Lucia Graca started her journey to being the owner of a music-photography gallery in the photo pits of London, England’s premiere rock shows. She was one of two women at the time in the sea of sweat and elbows below the stage. She struck up a friendship with the other woman for protection and camaraderie as they wielded their long lenses and strategic platform shoes. In time, the friend left her day job as manager at a gallery of rock photographs, and asked Graca if she wanted a job.
Today, Graca owns Analogue Gallery on Toronto’s Queen Street West; a narrow room hung to the ceiling with photos of musicians on stage in their full sweaty array, in quiet moments, striking iconic poses and stirring tea. Graca has assembled a Women in Rock Exhibition for the Contact Photography Festival this spring, and it’s packed wall-to-wall with your favourite divas.
The day of our conversation, I arrived at the gallery moments after Toronto-based, internationally renowned photographer Patrick Harbron had delivered a few more signed and numbered 16×20 photographs of Madonna. So crisp and close you could see the stitching on her conical bra. Graca pulled them out of a drawer with evident (and well deserved) glee (they were amazing), confiding to me that the she enjoyed organizing this exhibition especially because it required some sleuthing.
Not content to page through her significant catalog of represented artists, Graca reached out across her networks and let the music photography world know that she was ready for all their photos of sisters, doing it for themselves. Treasures poured into her inbox, decades of neglected work from established photographers like Barrie Wentzell and Harbron, recently deceased powerhouse Francine Winham, and offerings from younger photographers with dynamic images of more recent events.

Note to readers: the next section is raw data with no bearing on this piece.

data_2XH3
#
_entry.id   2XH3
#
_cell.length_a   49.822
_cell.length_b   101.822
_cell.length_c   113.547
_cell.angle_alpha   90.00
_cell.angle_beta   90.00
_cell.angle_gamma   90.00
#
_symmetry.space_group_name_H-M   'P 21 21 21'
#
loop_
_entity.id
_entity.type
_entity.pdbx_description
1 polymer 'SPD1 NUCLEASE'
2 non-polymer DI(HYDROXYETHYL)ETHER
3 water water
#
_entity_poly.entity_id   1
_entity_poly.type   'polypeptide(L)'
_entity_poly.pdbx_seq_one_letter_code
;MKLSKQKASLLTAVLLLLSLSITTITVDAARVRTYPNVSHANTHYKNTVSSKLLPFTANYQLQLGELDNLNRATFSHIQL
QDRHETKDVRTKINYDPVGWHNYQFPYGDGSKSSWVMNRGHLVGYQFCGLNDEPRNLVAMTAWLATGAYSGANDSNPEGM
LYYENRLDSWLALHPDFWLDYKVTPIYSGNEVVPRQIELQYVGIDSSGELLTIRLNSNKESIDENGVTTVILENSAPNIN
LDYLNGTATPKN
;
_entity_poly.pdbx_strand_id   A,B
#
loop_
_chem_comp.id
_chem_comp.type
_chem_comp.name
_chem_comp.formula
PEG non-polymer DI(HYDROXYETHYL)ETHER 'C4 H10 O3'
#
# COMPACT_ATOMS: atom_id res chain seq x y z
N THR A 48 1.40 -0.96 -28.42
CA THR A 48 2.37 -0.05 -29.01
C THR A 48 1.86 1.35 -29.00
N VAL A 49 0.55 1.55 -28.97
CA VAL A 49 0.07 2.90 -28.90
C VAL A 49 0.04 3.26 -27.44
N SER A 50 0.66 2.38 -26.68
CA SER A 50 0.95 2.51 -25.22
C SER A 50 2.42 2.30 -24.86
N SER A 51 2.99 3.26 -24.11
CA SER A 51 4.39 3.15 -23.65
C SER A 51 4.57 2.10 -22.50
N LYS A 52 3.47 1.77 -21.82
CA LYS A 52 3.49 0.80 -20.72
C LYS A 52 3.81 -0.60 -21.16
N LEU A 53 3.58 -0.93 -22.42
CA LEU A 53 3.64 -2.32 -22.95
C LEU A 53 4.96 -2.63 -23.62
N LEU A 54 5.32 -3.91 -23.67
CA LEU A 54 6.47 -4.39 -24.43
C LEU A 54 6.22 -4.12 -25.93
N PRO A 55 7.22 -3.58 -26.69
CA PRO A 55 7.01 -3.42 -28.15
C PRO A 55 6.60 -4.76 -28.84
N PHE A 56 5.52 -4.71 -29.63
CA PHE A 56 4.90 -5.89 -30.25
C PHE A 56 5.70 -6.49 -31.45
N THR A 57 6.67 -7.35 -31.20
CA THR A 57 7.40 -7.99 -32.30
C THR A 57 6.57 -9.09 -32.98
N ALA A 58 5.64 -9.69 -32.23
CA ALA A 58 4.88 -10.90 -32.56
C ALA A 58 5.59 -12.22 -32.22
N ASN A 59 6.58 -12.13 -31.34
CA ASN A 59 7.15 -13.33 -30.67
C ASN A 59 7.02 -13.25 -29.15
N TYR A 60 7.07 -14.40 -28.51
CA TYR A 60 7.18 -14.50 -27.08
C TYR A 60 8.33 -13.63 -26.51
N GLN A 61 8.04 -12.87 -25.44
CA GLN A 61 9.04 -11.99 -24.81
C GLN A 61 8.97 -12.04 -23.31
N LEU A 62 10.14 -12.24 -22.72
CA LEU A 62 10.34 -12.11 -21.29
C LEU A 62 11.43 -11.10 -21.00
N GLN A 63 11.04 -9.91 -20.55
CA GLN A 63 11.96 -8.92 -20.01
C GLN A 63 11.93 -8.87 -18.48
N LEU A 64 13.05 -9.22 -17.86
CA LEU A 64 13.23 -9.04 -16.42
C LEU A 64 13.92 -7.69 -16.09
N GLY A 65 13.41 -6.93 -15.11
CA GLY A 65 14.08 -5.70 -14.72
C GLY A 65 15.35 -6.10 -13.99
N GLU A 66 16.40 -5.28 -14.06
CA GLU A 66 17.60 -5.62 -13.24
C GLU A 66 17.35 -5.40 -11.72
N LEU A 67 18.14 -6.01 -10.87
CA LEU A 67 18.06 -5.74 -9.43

The show entire will feature legendary female musicians across genres, who have pushed artistic and creative boundaries while transforming the music industry. The work ranges from rarely-seen powerful images of Aretha Franklin and Nina Simone in the 1960s captured by Wentzell (longtime head photographer at Melody Maker, the UK equivalent of Rolling Stone magazine) to Florence and the Machine here in Toronto, taken by Graca herself (turns out she still has her lenses and her platforms).
Prices for prints range from $200 to $2,000, and there are a lot of photos on the walls that feature each individual pore, hair or bead of sweat on some of the 20th and 21st century’s most exceptional women in rock. If you’re not ready to sacrifice your dignity and your favorite pair of platforms to the artform, do the next best thing and hit Analogue Gallery to support the people who will.
Women in Rock
Thursday, April 30–Sunday, June 14
673 Queen St W, Toronto
*Photo credits in order of appearance:
Blondie by Lex Van Rossen
Amy Winehouse by Lucia Graca
Joni Mitchell by Joan Latchford
Madonna 1990 by Patrick Harbron
Nina Simone by Barrie Wentzell